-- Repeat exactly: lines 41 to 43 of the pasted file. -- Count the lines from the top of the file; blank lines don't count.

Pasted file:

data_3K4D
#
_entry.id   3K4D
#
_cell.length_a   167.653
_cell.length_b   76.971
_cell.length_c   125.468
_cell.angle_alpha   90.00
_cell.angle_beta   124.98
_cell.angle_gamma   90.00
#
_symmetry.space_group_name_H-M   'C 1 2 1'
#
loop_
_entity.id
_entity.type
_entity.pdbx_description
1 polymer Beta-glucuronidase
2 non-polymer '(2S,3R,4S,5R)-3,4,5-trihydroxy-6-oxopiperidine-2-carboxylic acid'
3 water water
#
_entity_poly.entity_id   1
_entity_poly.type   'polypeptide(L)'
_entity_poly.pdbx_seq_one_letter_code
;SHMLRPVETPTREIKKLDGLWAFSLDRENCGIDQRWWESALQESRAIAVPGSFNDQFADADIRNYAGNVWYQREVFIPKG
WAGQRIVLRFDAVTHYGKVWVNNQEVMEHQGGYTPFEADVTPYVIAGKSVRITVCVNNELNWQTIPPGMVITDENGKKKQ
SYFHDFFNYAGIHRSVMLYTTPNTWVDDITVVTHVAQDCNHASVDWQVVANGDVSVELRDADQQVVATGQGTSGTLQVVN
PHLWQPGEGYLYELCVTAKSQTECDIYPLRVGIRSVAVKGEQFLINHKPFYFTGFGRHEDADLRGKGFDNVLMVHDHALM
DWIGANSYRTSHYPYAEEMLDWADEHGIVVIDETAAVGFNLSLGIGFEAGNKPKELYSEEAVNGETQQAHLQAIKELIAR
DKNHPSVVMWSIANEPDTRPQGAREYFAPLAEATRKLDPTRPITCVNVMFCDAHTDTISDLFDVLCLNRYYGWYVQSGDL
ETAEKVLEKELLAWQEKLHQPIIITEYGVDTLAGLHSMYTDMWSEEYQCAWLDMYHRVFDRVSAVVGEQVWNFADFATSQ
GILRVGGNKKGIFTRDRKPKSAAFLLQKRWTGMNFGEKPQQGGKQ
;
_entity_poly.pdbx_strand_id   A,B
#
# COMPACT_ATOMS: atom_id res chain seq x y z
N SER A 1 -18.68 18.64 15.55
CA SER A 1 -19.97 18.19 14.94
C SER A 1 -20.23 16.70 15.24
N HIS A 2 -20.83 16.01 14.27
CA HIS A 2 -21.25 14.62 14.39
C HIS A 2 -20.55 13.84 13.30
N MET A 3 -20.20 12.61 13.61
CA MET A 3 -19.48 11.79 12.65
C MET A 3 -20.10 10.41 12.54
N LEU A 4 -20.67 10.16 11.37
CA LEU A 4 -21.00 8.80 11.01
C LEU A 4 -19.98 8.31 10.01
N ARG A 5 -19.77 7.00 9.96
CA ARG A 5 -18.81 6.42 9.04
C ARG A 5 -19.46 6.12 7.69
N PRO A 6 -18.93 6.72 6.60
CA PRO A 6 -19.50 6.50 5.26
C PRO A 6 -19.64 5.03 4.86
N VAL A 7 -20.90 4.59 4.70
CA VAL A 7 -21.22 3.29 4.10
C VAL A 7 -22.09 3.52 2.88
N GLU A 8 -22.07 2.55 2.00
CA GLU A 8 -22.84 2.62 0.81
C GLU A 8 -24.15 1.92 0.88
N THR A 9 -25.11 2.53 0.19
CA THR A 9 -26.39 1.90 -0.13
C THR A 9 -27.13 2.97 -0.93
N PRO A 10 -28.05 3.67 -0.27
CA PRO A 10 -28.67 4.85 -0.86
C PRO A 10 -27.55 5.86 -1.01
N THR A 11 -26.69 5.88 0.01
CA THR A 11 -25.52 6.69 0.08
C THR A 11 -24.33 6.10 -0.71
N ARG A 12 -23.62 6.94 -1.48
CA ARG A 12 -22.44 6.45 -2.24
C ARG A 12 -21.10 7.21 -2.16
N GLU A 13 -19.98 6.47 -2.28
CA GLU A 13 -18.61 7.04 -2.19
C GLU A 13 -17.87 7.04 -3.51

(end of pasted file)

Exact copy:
CA HIS A 2 -21.25 14.62 14.39
C HIS A 2 -20.55 13.84 13.30
N MET A 3 -20.20 12.61 13.61